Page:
I’ve mentioned this a couple of times: I log 404 errors on this, my blogging site. A couple of valid reasons I suppose: to make sure that the content I upload is accessible, and to ensure that my URL redirections to my older blog (on a new domain) are working properly.
Of course there’s still the fun aspect to it: watching what the script kiddies are trying to access in order to hack the site. In the past, it’s been mostly well-known PHP pages (presumably from WordPress) that might not have been fixed properly from some reported vulnerability. A few days ago I reported on a weird PHP access attempt, from an already patched issue.
In that last post I quickly mentioned in an offhand manner that someone was attempting to access a Telerik ASPX page on my site. Yeah, me, the CTO of Telerik’s biggest competitor using their libraries? Give me a break.
But let me look at that issue in slightly more detail. In essence, some script kiddie was trying to access
telerik.web.ui.dialoghandler.aspx. Wut? A very quick search with Google got me to this page, where the author not only identifies the issue (Cryptographic Weakness: CVE-2017-9248, but in essence, you can access any file in any folder on the web server – hmm,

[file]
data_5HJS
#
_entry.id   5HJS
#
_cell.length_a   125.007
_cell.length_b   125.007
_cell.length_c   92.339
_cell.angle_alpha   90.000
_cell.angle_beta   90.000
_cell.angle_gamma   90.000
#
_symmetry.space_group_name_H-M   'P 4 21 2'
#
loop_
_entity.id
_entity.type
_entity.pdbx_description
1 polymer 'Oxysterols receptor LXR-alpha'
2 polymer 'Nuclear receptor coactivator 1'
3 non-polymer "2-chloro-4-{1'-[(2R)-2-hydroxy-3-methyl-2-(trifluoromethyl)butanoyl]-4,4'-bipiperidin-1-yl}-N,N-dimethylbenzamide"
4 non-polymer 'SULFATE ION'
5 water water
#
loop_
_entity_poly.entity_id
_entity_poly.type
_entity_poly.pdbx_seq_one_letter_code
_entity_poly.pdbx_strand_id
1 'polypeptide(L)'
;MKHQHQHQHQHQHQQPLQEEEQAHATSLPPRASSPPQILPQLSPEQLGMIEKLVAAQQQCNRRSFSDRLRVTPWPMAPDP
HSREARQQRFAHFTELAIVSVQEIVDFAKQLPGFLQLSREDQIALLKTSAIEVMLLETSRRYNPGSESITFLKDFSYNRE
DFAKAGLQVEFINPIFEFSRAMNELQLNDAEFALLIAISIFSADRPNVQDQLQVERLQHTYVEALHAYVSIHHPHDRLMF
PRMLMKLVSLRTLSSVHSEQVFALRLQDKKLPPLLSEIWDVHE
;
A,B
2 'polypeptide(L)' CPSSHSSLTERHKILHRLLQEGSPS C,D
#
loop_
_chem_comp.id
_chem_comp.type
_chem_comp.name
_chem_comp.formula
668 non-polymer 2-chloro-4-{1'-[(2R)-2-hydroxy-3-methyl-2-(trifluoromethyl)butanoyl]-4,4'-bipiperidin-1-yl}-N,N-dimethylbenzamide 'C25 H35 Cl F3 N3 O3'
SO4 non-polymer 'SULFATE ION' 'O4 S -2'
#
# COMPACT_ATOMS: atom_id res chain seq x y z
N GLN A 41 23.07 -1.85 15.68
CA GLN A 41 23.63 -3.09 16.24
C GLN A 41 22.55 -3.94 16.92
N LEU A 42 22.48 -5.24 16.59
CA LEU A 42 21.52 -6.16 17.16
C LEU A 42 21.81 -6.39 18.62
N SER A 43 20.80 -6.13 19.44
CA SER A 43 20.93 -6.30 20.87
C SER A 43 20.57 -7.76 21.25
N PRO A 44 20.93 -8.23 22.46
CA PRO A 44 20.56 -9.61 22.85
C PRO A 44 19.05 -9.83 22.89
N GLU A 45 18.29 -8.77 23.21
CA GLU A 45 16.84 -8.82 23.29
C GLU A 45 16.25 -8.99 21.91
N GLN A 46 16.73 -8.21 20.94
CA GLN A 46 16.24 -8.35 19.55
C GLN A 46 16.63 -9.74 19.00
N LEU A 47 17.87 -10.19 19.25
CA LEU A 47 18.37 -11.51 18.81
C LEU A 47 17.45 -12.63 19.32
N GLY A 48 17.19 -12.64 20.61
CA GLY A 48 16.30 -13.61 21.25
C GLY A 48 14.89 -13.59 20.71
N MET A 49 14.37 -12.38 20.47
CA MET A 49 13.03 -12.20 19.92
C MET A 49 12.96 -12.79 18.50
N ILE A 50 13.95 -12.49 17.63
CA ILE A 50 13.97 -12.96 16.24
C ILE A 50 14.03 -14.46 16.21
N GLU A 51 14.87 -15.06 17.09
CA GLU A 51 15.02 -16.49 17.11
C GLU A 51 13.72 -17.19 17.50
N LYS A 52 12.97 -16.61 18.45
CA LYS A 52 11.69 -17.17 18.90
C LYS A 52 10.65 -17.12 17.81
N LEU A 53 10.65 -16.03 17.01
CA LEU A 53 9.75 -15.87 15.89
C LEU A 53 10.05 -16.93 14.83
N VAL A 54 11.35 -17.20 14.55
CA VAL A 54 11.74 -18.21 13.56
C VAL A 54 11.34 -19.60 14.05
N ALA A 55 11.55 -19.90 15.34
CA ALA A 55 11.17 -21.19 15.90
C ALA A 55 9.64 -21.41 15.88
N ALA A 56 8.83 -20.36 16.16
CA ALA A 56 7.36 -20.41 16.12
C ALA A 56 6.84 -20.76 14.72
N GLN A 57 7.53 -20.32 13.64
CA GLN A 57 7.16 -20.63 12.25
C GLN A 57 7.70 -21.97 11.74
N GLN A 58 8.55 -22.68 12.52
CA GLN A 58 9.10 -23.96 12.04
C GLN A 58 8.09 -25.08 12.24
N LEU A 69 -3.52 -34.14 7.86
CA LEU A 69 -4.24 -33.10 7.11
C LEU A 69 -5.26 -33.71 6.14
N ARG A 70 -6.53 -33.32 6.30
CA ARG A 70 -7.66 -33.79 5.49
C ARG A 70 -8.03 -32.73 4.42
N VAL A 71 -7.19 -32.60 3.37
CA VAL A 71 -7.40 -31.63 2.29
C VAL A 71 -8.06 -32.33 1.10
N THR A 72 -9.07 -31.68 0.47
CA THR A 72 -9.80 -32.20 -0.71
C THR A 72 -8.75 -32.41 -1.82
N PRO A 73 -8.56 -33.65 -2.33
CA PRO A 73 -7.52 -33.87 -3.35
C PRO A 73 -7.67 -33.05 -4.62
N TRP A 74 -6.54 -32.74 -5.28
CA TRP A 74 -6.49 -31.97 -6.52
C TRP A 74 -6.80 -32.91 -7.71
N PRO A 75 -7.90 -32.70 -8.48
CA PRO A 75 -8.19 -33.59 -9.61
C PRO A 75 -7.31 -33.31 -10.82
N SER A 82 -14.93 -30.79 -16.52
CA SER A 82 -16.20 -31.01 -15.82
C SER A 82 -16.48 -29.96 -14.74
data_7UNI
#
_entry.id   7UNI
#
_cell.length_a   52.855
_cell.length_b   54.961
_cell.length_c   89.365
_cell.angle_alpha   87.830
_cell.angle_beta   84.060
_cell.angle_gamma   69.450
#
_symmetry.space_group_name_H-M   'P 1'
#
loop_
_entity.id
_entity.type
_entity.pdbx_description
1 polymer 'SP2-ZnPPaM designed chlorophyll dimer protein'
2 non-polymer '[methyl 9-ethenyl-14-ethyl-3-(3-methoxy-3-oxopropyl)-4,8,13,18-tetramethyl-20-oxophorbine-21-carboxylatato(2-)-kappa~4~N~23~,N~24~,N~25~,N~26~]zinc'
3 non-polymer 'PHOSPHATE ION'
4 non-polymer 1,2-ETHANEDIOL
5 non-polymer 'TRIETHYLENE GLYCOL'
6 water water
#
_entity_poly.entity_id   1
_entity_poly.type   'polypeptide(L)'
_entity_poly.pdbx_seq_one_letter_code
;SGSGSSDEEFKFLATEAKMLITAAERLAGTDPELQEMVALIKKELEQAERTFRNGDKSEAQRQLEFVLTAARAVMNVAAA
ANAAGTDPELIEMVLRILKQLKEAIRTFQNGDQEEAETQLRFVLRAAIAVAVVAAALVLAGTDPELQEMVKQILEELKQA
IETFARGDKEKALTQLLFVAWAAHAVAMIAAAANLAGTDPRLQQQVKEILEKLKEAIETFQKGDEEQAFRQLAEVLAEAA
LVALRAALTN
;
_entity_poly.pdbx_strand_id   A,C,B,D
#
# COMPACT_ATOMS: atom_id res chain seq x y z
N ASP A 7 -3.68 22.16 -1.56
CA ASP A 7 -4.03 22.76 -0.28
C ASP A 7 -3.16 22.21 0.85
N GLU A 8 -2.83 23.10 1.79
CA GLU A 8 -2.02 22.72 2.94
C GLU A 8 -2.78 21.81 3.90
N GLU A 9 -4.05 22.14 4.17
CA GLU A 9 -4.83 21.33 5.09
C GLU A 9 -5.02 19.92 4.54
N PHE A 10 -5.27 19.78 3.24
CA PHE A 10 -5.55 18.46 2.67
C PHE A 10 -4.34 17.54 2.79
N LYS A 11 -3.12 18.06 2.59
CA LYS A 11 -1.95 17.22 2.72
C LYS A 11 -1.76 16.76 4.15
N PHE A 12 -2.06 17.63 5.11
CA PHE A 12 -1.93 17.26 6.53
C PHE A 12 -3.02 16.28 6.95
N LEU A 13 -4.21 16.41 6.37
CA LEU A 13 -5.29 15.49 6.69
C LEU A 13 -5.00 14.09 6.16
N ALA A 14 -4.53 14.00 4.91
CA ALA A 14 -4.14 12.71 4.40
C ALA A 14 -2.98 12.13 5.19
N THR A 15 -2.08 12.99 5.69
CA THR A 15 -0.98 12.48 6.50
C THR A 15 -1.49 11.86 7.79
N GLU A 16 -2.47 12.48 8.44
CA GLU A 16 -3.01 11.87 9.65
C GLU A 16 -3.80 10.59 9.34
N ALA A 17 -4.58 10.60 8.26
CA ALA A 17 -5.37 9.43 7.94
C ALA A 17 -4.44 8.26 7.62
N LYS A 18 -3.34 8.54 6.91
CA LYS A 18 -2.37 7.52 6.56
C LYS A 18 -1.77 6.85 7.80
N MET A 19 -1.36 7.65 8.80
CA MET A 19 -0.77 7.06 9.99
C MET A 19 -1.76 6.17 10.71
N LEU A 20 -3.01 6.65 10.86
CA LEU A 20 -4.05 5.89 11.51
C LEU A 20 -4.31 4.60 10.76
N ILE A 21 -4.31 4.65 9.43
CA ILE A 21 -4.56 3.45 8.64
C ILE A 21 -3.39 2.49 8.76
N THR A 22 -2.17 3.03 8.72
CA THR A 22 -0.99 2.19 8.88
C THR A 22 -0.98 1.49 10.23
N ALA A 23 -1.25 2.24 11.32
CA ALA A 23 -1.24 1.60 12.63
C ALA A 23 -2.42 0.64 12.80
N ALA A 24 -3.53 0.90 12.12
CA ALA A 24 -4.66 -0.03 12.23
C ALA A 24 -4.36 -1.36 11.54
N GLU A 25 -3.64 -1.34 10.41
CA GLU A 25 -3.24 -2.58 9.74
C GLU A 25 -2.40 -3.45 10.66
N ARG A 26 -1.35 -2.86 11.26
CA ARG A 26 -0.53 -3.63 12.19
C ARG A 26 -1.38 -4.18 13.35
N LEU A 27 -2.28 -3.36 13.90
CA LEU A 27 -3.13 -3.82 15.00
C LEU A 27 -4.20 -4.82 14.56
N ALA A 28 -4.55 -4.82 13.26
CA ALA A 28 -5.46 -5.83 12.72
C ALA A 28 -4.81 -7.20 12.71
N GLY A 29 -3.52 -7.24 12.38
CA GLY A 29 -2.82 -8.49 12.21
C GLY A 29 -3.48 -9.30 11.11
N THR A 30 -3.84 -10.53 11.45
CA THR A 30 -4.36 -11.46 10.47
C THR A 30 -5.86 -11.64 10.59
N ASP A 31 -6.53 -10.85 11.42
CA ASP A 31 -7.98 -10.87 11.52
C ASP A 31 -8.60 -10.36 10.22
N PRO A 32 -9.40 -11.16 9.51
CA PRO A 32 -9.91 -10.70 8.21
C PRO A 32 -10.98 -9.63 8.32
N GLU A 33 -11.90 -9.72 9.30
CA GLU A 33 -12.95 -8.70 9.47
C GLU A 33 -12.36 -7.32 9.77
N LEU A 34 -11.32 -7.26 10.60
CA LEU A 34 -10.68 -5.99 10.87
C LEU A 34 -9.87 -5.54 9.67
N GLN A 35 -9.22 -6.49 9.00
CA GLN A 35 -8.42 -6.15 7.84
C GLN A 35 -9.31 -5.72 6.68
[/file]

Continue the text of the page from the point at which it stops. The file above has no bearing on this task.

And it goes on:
web.config anyone?) but then goes into detail on how to exploit the vulnerability. Including a repo on GitHub of the code needed, so you don’t have to start from scratch.
The important thing about all this is? TELERIK FIXED THIS IN 2017! Three years ago as I write this. In other words, there are still sites out there that have this vulnerability because their web dev team has not updated the underlying library. Or, to be honest, since Telerik sells their libraries the same way DevExpress does, via an annual subscription, they have not kept (that is, paid) their subscriptions up to date. FFS.
And that’s the real point of this post. Are you a web dev? Are you using a third-party commercial library for your sites? Then make sure you keep it up to date. We, DevExpress, issue security updates and publicize them whenever needed, just like our competitors do. Are you using open source libraries? How often do you check the repos for updates? How about this one: how often do you update your browser? How about your users’ browsers? Still on IE11 are you?
It’s simple: if you don’t keep up, your web sites could be compromised. And from that your readers/users will be.
Me, with this site? Yes, I worry about it. Which is why I’ve made changes over the years since the underlying engine went open source, so that the obvious entry points no longer exist, and is why I’m converting the entire back-end to DevExpress and my code.